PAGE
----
The Dragons Of Heaven by Alyc Helms (book review)

Missy Masters is a super-hero, the old-fashioned saving the world with mystical powers kind of vigilante hero. It’s a job she inherited, much to her surprise, from her grandfather, the original Mr. Mystic, along with the ability to manipulate shadows and enter the shadow realm. As she travels to China to learn how to control her powers and truly live up to the legend her grandfather represented, Missy is drawn into the feud between the immortal Dragons. Lung Huang is a Dragon who was exiled for helping Missy’s grandfather and, as he starts to train her as well, the other Dragons are displeased. Missy may be able to win them over if she passes their tests without embarrassment or social disgrace but Lung Di, Lung Huang’s brother, has plans far beyond humiliating Missy. In fact, it seems like he’d rather like to take over the world and I bet you can guess who is going to have to stop him…


‘Dragons Of Heaven’ by Alyc Helms is an urban fantasy that neatly blends elements of Chinese mythology with all-American super-heroes of days gone by. I love dragons, super-heroes and urban fantasy so, bringing them together is a winning combination for me, and I feel like the balance between the different elements was really well managed.

For a lot of the book, we follow two different time strands, a ‘past’ and a ‘present’. I have to be honest and say at times I found this really confusing. They were set in similar locations, with the same characters and there just wasn’t enough difference between them for me to be able to mentally switch between them. However, having said that, I also found it really interesting because the ‘past’ strand occasionally changed my entire view of the present day Missy and I had to rethink all the assumptions I’d made. The plot also gradually joins the two strands together so that by the end it all comes together neatly, so I can forgive the confusion earlier on in the book.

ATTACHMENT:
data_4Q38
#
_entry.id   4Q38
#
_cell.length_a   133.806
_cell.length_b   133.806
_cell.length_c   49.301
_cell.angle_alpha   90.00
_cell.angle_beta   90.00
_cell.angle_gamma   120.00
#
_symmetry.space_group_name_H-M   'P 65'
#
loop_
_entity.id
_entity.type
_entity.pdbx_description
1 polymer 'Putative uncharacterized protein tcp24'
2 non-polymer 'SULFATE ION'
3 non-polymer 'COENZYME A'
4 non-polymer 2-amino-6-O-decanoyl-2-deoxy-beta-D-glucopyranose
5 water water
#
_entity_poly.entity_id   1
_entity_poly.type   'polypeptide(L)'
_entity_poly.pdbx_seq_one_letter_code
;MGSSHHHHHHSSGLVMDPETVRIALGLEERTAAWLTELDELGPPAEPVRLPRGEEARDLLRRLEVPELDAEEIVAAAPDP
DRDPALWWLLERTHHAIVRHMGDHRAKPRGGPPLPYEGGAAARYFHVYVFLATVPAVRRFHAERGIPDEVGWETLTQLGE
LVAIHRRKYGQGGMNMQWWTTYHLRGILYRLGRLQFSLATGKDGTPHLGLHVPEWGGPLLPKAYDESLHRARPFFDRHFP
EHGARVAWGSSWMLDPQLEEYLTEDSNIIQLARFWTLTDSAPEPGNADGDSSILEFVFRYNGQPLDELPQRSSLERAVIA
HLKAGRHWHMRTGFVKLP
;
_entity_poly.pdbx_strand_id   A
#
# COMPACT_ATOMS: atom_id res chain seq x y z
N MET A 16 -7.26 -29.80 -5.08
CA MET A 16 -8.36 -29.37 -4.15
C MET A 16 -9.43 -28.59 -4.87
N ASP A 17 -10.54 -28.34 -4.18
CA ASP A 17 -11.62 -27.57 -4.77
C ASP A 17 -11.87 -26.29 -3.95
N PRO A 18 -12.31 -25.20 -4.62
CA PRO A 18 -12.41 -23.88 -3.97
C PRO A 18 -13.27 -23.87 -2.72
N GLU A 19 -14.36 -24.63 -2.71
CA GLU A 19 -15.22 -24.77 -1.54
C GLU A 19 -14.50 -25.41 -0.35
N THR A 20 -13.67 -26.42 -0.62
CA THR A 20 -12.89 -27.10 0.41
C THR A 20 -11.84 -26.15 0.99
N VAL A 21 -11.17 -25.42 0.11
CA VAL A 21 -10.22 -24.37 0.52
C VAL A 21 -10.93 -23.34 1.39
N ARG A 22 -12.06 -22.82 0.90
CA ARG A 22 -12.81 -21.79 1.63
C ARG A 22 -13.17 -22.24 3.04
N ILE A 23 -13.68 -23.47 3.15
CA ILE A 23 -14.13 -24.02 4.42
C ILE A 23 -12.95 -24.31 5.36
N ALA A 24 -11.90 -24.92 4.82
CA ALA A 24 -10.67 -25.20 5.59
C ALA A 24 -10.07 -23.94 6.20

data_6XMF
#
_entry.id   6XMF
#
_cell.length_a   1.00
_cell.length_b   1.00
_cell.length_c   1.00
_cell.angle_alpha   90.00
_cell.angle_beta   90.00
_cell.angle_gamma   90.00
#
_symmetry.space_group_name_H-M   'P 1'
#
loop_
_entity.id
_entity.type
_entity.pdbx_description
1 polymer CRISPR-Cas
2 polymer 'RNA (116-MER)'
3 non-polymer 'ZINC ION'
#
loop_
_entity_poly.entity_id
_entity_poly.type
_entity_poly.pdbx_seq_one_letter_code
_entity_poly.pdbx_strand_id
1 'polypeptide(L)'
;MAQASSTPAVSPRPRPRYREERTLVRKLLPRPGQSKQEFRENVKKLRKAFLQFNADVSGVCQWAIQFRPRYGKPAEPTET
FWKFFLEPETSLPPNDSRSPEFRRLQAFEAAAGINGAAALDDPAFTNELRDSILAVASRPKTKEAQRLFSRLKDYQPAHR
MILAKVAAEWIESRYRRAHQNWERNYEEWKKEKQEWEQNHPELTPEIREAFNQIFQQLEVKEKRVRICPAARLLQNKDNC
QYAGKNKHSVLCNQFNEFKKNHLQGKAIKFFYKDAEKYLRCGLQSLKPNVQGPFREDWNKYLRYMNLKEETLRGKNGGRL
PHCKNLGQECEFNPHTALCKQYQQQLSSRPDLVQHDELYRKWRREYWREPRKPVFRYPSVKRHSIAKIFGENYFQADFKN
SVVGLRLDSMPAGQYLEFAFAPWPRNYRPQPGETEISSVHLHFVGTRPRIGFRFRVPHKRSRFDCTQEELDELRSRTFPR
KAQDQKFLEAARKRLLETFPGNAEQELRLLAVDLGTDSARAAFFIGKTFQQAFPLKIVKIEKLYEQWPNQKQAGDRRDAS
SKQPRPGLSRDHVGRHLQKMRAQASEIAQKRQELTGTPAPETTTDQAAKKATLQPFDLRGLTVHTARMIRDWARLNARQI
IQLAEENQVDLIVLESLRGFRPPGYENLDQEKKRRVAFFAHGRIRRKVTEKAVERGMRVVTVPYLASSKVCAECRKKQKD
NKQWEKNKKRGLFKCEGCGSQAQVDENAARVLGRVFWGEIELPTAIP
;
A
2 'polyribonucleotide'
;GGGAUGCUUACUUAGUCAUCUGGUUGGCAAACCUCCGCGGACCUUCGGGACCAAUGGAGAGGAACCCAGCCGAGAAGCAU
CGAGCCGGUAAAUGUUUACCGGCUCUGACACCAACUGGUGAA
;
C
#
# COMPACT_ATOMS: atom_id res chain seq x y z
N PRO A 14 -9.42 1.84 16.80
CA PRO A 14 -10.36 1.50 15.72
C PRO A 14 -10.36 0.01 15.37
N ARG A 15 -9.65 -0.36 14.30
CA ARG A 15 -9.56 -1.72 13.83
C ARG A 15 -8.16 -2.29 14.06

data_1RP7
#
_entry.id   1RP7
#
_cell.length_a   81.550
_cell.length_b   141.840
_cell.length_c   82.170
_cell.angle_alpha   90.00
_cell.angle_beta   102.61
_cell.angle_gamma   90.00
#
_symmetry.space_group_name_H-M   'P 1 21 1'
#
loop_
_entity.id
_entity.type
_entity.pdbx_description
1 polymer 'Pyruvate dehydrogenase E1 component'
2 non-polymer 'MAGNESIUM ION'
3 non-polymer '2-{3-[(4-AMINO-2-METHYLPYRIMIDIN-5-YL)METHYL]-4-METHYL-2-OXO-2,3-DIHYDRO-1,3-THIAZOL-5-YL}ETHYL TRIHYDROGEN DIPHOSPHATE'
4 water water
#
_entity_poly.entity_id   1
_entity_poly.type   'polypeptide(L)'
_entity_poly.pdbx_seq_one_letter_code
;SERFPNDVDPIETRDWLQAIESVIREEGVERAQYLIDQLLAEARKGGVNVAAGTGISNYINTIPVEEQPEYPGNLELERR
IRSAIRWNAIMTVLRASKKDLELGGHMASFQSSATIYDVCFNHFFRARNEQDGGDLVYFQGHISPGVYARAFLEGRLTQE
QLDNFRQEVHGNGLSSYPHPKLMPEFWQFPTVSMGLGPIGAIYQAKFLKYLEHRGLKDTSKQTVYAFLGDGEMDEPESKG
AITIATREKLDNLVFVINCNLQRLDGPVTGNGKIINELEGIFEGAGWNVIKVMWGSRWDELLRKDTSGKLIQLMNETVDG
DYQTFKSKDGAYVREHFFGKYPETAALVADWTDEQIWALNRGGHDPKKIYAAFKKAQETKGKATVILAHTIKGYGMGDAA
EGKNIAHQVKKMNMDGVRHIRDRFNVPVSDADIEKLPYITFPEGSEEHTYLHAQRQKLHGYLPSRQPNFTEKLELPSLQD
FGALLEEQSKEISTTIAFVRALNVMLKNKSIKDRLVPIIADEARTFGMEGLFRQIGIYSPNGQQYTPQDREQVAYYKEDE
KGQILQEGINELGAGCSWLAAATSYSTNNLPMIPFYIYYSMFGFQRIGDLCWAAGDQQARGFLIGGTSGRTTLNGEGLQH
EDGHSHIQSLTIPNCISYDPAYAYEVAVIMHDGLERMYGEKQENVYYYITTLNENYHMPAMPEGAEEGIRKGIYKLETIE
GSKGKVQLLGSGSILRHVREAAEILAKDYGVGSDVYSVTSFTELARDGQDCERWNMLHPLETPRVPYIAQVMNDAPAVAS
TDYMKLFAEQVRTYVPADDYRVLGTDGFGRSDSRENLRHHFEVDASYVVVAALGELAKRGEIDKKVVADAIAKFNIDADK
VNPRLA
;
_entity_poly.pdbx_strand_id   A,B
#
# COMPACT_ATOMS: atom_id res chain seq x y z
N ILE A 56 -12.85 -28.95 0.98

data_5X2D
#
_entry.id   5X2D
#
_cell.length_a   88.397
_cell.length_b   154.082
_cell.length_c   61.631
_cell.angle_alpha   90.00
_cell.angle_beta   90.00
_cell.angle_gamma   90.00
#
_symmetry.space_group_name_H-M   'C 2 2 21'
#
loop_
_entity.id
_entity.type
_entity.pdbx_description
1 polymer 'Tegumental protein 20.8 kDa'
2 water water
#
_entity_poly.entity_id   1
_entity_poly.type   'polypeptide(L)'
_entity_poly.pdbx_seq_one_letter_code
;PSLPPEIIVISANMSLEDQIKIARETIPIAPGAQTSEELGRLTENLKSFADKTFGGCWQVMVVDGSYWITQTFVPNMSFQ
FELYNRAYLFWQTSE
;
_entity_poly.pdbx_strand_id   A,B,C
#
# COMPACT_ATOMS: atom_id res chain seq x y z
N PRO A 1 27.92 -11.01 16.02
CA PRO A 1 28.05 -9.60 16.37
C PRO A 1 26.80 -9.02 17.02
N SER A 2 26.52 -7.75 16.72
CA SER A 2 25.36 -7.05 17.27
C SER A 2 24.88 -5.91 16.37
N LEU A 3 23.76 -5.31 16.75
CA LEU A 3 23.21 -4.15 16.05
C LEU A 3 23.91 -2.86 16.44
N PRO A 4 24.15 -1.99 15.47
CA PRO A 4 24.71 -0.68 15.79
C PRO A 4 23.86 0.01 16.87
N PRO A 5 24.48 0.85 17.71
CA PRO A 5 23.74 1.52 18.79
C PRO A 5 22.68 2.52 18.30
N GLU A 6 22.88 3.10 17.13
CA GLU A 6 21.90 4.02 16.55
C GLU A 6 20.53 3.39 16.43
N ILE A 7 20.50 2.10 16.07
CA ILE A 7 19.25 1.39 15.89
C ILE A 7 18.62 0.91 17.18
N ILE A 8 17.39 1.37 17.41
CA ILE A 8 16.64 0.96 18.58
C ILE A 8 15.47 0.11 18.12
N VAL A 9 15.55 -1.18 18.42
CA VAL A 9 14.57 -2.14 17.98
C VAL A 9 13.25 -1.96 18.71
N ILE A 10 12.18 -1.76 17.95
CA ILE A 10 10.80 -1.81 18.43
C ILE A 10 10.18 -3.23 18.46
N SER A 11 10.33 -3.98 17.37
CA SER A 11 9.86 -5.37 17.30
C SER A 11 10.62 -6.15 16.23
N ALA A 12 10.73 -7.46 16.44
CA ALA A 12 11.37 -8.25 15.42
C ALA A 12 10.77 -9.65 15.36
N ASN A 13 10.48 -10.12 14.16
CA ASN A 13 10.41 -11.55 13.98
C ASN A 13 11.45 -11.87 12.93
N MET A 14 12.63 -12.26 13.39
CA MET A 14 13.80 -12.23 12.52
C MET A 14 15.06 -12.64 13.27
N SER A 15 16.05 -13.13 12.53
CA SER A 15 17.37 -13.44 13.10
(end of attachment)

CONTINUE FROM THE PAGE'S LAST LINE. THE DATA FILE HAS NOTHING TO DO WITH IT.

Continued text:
Missy is a great character and I enjoyed following her as she learned how to handle her super-hero powers. It’s reassuring to follow a character through so many mistakes and see how she picks herself up to face the next problem. I think it makes her very relatable because we meet her when she’s still got so much to learn. There are a pretty decent cast of supporting characters to help her on her way too. Lung Huang (aka Jian Huo is a Dragon and naming isn’t straightforward) is at first enigmatic and gradually opens up more and more as he and Missy get to know each other. The cheeky fox spirit, Si Wei, provides a nice dose of humour to lighten up proceedings and Lung Di, when we meet him, gives us the dark and sinister note that is needed to round it all off. Even the more minor characters, like the ever-enthusiastic Jill from Missy’s coach tour party are well-built and help to draw us into this world.

‘The Dragons Of Heaven’ was great fun to read. I enjoyed the style, which carried me along on great adventures in China and the USA and really sucked me in to Helm’s urban fantasy world. With the enigmatic Dragons, the cast of miscellaneous spirits and humans and a compelling central character in Missy, I think there’s great potential for future stories set within this world, and I’m delighted to see that another book is on the cards for 2016. It’s definitely one that will be on my ‘to read’ list!

Vinca Russell

September 2015

(pub: Angry Robot. 336 page paperback. Price: £ 8.99 (UK). ISBN: 978-0-85766-432-7)

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